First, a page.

Dwain, fame and the media’s misplaced obsession with Britain’s fastest man
As sporting debates go, they do not get much bigger than the issue of whether to let drug cheats compete on the biggest stage of all. Should athletes who have plied their body with performance-enhancing drugs return to the Olympic stage? It is a huge dilemma.
Given this, the over-turning of the British Olympic Association life ban quite rightly dominates the news agenda. What I can never quite understand, though, is why Dwain Chambers’ name is in almost every headline related to it.
Perhaps it is the modern media’s obsession with the ‘cult of celebrity’. Maybe television, radio and newspapers feel they have to hang the story on a ‘personality’ rather than simply focusing on the wider debate. It confuses me – and it has done for some years – and here’s why…
Chambers will not make an impact in the 100 metres final at the London Olympics. In fact, he’ll do well to even qualify for the final. More than that, he’s far from guaranteed to make the British team.
Last year, the 34-year-old sprinter was ranked No.23 in the world. Ten sprinters, led naturally by Usain Bolt, cracked the 9.90 barrier. This compares to Chambers’ 2011 best of 10.01 and his legal PB of 9.97.
That personal best time, incidentally, was set back in 1999 – the same year he achieved his best position in an outdoor global championships when he was third in the IAAF Championships in Seville behind Maurice Greene (9.80) and Bruny Surin (9.84).
Sprinting has moved on since then; Chambers arguably hasn’t. So to reach the 100m final in London would be a tremendous performance in itself.
Do not just take my word for it. The doyen of British track and field statisticians, Stan Greenberg, emailed me today to point out that Carl Myerscough, a shot putter in the same boat as Chambers, probably has more chance of reaching the London Olympics.
Yet where is all the press attention on Myerscough? Is it because he is a shot putter? Greenberg, incidentally, knows his stuff – he was a GB selector, right-hand man to David Coleman in the BBC athletics commentary box for many years, and is author of the Olympic Almanack – recently re-published for the eighth time.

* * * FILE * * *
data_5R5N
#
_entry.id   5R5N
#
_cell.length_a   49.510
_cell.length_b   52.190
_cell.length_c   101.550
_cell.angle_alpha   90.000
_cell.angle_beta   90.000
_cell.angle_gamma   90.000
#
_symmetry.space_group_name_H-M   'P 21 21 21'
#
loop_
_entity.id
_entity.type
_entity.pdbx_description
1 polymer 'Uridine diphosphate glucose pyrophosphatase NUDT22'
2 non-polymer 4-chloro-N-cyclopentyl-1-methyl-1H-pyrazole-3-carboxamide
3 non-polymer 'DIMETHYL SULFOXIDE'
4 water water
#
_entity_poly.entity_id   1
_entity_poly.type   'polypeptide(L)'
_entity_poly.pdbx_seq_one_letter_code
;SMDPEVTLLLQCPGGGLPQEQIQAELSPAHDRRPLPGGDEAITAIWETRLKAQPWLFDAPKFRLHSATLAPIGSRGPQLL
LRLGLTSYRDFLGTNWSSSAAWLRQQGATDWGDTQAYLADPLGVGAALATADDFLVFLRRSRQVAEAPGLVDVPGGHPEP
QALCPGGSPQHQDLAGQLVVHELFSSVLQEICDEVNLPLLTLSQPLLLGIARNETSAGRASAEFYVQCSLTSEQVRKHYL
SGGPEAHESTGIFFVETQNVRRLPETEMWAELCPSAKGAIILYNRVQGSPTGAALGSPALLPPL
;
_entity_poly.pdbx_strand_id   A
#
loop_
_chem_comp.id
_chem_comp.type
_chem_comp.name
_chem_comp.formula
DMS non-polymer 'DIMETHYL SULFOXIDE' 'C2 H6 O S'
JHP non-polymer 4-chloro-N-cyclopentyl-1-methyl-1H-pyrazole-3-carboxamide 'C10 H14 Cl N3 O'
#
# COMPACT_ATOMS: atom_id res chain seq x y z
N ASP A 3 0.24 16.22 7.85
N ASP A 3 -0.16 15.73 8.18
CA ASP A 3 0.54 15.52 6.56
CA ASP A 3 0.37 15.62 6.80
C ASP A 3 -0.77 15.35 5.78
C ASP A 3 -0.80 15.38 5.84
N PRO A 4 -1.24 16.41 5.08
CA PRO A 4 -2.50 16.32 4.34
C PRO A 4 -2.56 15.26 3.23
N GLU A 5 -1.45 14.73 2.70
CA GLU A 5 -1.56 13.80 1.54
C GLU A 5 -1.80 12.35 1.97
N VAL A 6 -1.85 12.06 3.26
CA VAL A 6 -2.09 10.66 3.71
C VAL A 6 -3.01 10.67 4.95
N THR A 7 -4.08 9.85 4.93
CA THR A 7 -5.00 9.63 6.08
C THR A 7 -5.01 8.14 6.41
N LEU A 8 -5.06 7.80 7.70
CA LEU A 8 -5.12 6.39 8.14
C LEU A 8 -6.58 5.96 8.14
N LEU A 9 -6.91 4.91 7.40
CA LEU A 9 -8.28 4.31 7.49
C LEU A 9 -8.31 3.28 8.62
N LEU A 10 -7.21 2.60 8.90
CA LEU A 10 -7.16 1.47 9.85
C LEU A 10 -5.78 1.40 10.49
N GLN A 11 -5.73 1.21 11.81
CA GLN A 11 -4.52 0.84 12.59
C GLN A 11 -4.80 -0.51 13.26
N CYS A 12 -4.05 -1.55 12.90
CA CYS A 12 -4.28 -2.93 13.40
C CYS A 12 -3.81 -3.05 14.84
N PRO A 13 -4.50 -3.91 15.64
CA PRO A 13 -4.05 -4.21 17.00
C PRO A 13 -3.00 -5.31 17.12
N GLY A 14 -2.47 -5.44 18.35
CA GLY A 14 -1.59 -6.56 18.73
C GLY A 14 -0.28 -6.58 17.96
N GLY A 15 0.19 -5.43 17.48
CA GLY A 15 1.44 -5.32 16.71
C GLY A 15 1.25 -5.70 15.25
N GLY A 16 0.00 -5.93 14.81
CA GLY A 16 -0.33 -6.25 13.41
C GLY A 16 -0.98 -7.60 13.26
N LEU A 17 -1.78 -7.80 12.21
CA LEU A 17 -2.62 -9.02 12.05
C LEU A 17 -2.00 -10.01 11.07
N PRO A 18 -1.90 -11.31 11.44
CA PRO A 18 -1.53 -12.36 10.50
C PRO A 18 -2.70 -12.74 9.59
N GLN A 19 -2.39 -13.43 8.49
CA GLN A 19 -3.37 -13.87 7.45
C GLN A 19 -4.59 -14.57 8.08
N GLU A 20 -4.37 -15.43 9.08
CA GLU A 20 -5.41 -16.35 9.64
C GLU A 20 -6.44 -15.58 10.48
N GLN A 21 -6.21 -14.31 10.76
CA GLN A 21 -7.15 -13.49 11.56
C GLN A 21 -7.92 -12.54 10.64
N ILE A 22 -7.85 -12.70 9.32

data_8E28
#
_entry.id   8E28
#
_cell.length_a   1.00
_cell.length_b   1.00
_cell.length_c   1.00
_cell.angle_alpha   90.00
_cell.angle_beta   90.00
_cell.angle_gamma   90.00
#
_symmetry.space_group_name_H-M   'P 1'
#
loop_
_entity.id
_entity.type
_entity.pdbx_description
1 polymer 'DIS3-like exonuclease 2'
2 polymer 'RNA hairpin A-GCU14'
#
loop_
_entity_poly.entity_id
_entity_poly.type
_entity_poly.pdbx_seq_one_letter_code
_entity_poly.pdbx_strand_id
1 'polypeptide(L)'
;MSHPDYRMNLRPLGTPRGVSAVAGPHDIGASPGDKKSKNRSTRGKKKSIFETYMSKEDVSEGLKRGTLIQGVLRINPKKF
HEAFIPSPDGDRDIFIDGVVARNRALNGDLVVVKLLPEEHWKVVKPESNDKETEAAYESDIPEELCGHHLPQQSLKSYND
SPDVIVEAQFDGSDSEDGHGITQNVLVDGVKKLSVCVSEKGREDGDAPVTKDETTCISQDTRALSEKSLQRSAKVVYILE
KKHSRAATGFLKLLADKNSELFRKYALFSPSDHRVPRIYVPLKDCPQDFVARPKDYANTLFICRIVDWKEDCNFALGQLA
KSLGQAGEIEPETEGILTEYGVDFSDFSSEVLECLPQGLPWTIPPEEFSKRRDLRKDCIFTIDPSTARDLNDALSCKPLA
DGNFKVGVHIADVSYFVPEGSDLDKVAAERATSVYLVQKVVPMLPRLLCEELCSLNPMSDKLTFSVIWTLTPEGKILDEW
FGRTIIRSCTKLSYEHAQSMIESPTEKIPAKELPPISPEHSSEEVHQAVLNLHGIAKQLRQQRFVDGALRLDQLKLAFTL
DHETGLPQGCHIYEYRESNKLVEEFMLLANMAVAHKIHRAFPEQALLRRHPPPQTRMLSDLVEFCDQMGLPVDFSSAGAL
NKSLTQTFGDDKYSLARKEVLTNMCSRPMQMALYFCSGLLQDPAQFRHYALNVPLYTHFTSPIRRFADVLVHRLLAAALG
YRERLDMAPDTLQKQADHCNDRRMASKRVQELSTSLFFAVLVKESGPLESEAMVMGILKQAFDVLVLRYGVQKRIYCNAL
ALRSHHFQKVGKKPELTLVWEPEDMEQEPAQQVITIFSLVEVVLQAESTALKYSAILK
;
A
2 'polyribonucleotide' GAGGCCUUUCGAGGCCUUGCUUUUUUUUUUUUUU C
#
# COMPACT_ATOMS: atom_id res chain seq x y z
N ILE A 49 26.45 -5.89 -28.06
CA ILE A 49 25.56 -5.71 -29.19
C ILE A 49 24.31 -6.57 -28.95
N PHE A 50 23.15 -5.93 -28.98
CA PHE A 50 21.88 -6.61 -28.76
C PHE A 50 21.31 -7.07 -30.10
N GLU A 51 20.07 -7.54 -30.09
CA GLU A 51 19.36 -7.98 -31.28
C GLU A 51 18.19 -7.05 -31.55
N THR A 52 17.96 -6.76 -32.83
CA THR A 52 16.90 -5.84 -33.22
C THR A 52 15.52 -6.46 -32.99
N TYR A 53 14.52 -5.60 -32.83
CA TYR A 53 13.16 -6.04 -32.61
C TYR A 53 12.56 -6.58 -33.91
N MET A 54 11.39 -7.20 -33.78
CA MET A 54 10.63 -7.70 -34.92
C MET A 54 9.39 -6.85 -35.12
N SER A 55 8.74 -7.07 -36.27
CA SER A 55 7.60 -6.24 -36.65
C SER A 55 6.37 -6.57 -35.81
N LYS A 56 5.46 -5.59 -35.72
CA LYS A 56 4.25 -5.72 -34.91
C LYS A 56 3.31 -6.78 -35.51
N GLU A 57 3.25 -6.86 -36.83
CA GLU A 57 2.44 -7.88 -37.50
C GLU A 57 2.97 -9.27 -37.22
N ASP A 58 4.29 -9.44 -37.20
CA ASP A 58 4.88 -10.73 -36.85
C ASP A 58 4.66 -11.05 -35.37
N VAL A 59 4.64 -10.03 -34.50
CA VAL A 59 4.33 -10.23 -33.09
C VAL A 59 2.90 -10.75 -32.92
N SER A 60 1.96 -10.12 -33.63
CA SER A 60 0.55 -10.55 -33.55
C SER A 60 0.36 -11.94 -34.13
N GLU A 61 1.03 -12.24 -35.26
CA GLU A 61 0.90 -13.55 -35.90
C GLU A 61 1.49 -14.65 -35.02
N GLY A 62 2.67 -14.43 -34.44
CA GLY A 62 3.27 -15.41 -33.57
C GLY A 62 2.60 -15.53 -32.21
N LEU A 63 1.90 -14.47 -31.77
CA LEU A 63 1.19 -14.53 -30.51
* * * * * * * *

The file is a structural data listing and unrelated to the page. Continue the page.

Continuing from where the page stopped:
Myerscough, the UK record-holder, was more than half a metre better than his nearest domestic rival last year and his PB of 21.92m is superior to the Olympic A (20.50m) and B (20.00m) standards. Yet the Blackpool Tower, as he’s known, is rarely more than a footnote in articles that focus heavily on Chambers and cyclist David Millar.
This media obsession with Chambers is no new thing either. It’s bemused me for a few years. In February 2008, I wrote in Athletics Weekly that Chambers’ return was ”more emotive than BAF going bust, more controversial than Linford Christie, more divisive than Christine Ohuruogu”.
UKA, the national governing body, was similarly perplexed in 2009 when athletics writers from Fleet Street chose to go to the Birmingham Games to see Chambers run indoors rather than an Aviva-sponsored televised international match on the same weekend in Glasgow.
Don’t get me wrong, I am not criticising Chambers. Not on this occasion anyway. Instead I’m questioning our obsession with a man who will, at best, finish 6th or 7th in London.
Keen readers of AW will remember that when Chambers returned from his drugs ban the magazine ran the headline “Chambers of horrors” and I called for fans at the national championships in Sheffield to boo him and for athletes to boycott the race if they were in the same heat.
Since then, though, I am not embarrassed to admit that Chambers has won me over with his gracious attitude and tolerant, ever-smiling personality. He says he’s reformed – and I believe him.
Of course, Chambers is also a fine sprinter. He’s won the world indoor 60m title, broken 10 seconds for 100m outdoors, finished fourth in the Sydney Olympics in 2000 and could yet have a significant role to play in the GB 4x100m fortunes in London.
Indeed, I go back a long way with the Belgrave sprinter. He was breaking through on the junior scene when I began writing for AW in the late Nineties and he was one of the most popular names in the magazine during that period.
I guess, given that, little has changed during the past 15 years. Although Chambers is now making the headlines for the wrong reasons.
Yes, let’s have the lifetime Olympic drug debate. But let’s do it minus the never-ending focus on this one athlete, please.